Acellular biologic scaffolds are commonly used to facilitate the constructive remodeling of three of the four traditional tissue types: connective, epithelial, and muscle tissues. However, the application of extracellular matrix (ECM) scaffolds to neural tissue has been limited, particularly in the central nervous system (CNS) where intrinsic regenerative potential is low. The ability of decellularized liver, lung, muscle, and other tissues to support tissue-specific cell phenotype and function suggests that CNS-derived biologic scaffolds may help to overcome barriers to mammalian CNS repair. A method was developed to create CNS ECM scaffolds from porcine optic nerve, spinal cord, and brain, with decellularization verified against established criteria. CNS ECM scaffolds retained neurosupportive proteins and growth factors and, when tested with the PC12 cell line in vitro, were cytocompatible and stimulated proliferation, migration, and differentiation. Urinary bladder ECM (a non-CNS ECM scaffold) was also cytocompatible and stimulated PC12 proliferation but inhibited migration rather than acting as a chemoattractant over the same concentration range while inducing greater rates of PC12 differentiation compared to CNS ECM. These results suggest that CNS ECM may provide tissue-specific advantages in CNS regenerative medicine applications and that ECM scaffolds in general may aid functional recovery after CNS injury.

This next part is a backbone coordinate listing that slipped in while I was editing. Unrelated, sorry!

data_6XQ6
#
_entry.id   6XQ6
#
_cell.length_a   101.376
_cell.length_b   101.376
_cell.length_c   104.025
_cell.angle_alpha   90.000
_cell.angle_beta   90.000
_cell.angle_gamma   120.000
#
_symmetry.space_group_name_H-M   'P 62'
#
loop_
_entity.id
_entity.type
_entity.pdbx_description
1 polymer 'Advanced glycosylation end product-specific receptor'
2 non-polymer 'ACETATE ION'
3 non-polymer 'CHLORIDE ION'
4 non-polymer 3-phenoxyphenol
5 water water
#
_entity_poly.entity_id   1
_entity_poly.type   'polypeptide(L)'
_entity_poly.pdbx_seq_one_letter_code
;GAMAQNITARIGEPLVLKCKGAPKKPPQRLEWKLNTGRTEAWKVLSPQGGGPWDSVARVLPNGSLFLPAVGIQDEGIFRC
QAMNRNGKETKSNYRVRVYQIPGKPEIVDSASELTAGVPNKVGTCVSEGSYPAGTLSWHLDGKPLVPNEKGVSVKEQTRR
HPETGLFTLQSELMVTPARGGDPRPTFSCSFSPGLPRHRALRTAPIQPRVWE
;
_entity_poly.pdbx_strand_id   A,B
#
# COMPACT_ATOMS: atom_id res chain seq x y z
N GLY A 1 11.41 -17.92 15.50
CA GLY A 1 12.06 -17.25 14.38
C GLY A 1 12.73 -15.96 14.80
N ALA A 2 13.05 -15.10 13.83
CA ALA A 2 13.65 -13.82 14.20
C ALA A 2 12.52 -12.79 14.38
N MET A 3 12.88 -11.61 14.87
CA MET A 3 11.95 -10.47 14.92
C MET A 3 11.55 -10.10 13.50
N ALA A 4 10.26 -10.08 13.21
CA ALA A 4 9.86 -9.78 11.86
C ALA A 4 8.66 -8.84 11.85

|Original language||English (US)|
|Number of pages||9|
|State||Published - May 2012|
Bibliographical noteFunding Information:
This work was supported in part by the NIH ( 5R01AR053603 ), an Ocular Tissue Engineering and Regenerative Ophthalmology (OTERO) Fellowship from the Louis J. Fox Center for Vision Restoration (a joint program of UPMC and the University of Pittsburgh), and an NIBIB training grant ( T32EB001026 ). The authors also thank Deanna Rhoads for histologic sectioning and Chris Carruthers for experimental assistance.
- Central nervous system
- Extracellular matrix
- Regenerative medicine
- Tissue engineering